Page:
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Sovereign wealth fund bill could face lawsuit

PRESIDENT Marcos and his wife arrived at the Villamor Airbase in Pasay City after attending the World Economic forum in Switzerland. — PHILIPPINE STAR/KRIZ JOHN ROSALES

By Beatriz Marie D. Cruz

A PROPOSED sovereign wealth fund that Philippine President Ferdinand R. Marcos, Jr. pitched to world and business leaders in Davos, Switzerland this month risks getting voided by the courts for “sequestering” dividends from state companies, a congressman said on Tuesday.

The so-called Maharlika Investment Fund bill, which the House of Representatives hastily approved last month, forces government-owned companies to finance it at the expense of basic social services such as health, education, food and job security, Albay Rep. Edcel C. Lagman said in a Viber message.

This is against the charters of these government-owned and -controlled corporations, he said. “Unless the Dividend Law of 1993 is amended or repealed, the 50% of the annual net income of government-owned and -controlled corporations (GOCC) cannot be used as seed money for the fund.”

Michael Henry LI. Yusingo, a lawyer and policy analyst, said the bill “would definitely be questioned before the Supreme Court.” “Hence, lawmakers allied to the president should not railroad the process,” he said in a Facebook Messenger chat.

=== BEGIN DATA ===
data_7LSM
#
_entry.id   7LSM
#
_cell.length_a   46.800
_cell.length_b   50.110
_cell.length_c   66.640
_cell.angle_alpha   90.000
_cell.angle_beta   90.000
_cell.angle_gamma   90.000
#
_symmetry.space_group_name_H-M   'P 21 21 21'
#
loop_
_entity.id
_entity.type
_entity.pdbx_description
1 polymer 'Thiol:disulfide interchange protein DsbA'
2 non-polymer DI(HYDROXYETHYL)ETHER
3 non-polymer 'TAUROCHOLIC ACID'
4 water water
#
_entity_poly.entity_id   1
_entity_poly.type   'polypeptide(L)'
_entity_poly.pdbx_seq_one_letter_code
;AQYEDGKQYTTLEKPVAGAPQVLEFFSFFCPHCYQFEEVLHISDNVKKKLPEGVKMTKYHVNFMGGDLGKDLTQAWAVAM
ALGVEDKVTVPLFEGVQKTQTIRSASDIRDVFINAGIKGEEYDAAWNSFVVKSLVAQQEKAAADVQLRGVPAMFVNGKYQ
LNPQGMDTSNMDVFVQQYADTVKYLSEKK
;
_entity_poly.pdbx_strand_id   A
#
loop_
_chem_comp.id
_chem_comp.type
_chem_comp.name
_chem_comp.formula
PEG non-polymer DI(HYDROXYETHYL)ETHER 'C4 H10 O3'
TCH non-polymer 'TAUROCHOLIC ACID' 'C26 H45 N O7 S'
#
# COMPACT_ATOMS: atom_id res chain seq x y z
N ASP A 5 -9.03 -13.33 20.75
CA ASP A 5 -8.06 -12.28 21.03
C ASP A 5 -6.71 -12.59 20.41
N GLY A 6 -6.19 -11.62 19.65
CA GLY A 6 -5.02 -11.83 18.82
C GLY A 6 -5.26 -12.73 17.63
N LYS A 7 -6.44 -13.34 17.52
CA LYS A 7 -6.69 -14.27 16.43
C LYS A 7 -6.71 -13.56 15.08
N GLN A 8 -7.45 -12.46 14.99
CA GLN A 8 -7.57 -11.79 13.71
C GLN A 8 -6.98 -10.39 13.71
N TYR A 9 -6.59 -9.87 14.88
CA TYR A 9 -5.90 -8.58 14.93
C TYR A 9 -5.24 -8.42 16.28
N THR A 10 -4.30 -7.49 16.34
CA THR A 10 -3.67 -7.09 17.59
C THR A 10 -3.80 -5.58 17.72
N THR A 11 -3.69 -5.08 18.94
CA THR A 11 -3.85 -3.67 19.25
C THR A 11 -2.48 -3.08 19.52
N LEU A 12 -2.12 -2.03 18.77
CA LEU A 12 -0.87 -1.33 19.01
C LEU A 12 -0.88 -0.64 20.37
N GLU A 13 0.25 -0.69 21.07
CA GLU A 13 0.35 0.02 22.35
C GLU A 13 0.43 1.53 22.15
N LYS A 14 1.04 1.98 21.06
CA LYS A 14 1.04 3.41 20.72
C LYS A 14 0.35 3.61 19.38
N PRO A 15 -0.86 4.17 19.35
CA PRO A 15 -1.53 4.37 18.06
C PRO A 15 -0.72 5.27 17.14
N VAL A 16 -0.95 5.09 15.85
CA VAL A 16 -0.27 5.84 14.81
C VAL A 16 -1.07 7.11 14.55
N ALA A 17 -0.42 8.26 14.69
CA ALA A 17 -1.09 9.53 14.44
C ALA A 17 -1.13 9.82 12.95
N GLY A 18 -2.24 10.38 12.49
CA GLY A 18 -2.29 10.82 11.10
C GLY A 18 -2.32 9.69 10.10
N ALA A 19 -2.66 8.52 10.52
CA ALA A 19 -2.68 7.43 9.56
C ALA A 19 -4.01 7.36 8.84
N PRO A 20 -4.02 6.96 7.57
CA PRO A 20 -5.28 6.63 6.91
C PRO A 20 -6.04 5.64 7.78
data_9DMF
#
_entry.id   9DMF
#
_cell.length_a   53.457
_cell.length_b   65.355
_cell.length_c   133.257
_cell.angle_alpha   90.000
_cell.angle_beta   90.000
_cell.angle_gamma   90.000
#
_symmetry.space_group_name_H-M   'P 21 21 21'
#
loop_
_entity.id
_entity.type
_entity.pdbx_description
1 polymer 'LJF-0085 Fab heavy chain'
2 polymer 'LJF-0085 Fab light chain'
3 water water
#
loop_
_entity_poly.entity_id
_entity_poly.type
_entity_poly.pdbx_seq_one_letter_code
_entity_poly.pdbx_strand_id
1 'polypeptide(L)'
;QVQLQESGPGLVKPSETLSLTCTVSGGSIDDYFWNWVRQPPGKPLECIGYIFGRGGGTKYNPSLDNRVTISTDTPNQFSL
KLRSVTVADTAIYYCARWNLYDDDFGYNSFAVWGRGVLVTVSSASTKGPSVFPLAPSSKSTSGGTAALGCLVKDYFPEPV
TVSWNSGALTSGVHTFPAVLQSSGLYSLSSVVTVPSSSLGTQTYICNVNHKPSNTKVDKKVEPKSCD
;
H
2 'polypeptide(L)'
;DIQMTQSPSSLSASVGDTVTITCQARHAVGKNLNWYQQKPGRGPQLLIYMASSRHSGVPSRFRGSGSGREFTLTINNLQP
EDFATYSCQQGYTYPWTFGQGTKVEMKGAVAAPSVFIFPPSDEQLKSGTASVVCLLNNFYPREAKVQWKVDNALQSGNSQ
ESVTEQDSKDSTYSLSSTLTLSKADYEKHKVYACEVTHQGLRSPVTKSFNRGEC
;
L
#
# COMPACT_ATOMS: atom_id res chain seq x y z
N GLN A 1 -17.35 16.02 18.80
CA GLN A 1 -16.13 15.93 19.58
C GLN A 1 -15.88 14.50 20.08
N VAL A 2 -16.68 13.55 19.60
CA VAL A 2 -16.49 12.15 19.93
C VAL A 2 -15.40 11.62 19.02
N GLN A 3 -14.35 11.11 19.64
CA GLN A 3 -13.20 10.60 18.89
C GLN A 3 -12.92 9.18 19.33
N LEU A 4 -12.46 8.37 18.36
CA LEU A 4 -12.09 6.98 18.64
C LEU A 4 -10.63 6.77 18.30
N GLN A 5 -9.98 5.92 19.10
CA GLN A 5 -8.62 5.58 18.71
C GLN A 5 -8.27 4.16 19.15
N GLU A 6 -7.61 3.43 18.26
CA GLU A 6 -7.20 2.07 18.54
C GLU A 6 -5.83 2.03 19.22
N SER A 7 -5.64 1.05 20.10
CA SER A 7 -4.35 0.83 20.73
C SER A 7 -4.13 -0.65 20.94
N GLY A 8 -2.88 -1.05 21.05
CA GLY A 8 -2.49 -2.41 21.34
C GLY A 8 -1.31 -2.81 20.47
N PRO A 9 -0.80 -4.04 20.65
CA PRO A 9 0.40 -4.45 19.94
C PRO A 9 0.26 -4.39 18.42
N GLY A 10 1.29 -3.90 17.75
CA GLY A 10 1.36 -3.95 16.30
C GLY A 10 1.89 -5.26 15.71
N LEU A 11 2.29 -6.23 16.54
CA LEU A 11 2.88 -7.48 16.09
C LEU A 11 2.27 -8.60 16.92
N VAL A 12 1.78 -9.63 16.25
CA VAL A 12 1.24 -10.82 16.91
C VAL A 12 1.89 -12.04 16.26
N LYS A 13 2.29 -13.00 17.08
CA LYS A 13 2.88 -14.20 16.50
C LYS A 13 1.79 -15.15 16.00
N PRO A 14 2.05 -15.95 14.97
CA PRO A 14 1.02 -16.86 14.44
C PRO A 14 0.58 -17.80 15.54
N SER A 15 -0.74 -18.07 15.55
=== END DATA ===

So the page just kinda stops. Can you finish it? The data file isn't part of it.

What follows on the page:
Mr. Lagman said dividends from state companies could not be securitized to fund the sovereign wealth fund because 50% of these are allotted to their operations and the yearly General Appropriations Act.

Jose Ma. Clemente S. Salceda, the main proponent of the bill who is also from Albay, did not immediately reply to a Viber message seeking comment.

President Ferdinand R. Marcos, Jr. last week pitched the still unapproved sovereign wealth fund measure to top business and world leaders at the World Economic Forum (WEF) in Davos, saying it would help diversify the country’s financial portfolio.

The House approved the bill on final reading on Dec. 15.

Under the Dividend Law, state companies must remit at least 50% of their yearly net earnings as cash, stock or property dividends to the National Government. The other half is kept to fund their operations.

Mr. Salceda has said GOCC dividends are considered surplus.

Mr. Lagman disagreed.

“There is no surplus because the remaining 50% is earmarked for the GOCCs’ operational and programmed activities,” he said. “A surplus only occurs when what remains of earnings or revenues are free or not encumbered for disposition as all remittance and expenditure requirements are met.”

Mr. Yusingo said both the House and Senate should “subject any bills on this matter to thorough deliberations.” “Railroading the process will only increase the probability of the law being brought to the Supreme Court.”

In a letter to Speaker Ferdinand Martin G. Romualdez on Monday, Mr. Lagman said: “There is a need to recall the approval of House Bill No. 6608 because the reengineered version was not deliberated on by the House and it is not part of the bill approved on third reading on Dec. 15.”

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